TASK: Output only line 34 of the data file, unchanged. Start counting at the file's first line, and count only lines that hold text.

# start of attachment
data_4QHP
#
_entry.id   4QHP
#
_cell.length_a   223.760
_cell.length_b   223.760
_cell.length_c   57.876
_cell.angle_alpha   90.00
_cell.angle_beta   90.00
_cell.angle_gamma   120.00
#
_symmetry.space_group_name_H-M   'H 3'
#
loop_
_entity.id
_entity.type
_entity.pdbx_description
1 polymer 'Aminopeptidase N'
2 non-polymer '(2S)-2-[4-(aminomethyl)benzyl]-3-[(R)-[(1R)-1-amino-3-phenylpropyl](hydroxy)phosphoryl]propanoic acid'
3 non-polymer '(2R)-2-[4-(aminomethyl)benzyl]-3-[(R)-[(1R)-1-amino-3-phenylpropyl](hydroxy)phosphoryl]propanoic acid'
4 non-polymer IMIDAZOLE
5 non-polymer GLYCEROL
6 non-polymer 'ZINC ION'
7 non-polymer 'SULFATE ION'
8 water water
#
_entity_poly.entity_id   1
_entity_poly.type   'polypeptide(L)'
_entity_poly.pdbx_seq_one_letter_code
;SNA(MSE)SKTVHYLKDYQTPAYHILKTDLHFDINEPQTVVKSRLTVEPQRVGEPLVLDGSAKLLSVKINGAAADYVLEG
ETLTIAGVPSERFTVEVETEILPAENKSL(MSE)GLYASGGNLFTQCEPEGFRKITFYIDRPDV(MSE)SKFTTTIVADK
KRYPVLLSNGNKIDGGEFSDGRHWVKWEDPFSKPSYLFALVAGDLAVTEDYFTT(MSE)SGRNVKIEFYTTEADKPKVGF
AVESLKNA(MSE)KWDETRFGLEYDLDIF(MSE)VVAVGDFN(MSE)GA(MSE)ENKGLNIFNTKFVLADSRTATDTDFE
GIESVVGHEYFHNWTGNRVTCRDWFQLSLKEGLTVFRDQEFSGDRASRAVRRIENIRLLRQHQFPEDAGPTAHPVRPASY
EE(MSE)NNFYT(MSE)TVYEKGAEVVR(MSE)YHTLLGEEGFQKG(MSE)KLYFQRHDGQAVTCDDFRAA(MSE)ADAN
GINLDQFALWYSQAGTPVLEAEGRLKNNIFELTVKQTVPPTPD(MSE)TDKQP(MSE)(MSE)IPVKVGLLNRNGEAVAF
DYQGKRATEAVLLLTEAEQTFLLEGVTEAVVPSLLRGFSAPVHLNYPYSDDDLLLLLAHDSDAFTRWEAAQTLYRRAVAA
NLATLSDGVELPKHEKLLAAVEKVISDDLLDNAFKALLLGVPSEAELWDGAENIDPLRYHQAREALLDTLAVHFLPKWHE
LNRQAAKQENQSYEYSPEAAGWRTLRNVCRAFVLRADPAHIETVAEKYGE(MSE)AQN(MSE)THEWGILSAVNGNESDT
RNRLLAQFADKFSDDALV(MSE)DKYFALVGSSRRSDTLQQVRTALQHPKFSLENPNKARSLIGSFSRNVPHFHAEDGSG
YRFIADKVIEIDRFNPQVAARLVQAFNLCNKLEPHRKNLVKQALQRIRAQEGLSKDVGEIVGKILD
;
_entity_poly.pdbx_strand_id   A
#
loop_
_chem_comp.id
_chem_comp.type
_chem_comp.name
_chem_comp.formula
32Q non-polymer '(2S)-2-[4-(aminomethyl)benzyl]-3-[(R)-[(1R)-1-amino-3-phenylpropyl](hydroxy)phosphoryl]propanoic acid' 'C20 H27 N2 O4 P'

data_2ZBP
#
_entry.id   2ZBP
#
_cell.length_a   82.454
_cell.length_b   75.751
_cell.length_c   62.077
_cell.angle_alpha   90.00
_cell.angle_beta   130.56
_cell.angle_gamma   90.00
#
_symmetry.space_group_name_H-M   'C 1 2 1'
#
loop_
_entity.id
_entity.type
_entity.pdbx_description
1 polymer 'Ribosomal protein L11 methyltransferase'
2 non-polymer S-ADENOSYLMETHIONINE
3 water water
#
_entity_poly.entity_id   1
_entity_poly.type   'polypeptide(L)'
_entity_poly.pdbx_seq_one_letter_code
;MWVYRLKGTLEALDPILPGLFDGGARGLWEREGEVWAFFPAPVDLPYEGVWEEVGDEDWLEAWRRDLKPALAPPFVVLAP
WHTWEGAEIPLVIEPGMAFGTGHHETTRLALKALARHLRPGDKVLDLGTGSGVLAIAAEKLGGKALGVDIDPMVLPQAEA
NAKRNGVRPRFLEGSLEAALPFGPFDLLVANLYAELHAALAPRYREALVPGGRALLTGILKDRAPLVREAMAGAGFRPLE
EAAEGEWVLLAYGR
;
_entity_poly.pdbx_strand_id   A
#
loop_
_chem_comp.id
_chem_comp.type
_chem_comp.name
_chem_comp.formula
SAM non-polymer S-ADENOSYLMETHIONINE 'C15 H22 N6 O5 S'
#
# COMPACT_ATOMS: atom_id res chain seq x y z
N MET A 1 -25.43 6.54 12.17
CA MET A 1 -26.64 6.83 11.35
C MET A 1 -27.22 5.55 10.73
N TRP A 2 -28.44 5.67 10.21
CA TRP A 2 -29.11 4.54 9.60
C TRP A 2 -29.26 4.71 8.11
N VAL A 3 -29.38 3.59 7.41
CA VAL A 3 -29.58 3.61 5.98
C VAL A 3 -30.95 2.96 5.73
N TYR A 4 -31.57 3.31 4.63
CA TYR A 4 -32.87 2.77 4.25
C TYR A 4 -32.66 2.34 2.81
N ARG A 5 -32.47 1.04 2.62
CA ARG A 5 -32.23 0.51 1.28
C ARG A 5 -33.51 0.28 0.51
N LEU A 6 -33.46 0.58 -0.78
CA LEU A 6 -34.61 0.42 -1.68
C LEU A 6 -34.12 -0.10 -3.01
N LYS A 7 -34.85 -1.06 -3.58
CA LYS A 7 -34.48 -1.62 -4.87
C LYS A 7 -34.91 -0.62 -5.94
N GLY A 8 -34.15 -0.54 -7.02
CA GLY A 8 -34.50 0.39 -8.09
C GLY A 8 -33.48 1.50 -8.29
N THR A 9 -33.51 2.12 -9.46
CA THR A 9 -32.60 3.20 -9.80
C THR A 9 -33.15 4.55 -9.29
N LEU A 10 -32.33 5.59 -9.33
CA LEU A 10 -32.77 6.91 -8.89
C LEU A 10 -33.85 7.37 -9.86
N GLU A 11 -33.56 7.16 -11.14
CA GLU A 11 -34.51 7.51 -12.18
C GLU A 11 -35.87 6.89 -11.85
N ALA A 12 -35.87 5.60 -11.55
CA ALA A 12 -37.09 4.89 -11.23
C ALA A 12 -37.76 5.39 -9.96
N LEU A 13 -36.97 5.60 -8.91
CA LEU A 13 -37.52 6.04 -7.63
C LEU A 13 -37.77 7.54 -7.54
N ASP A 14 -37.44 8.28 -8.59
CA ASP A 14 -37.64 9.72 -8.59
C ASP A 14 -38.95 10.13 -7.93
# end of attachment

GIESVVGHEYFHNWTGNRVTCRDWFQLSLKEGLTVFRDQEFSGDRASRAVRRIENIRLLRQHQFPEDAGPTAHPVRPASY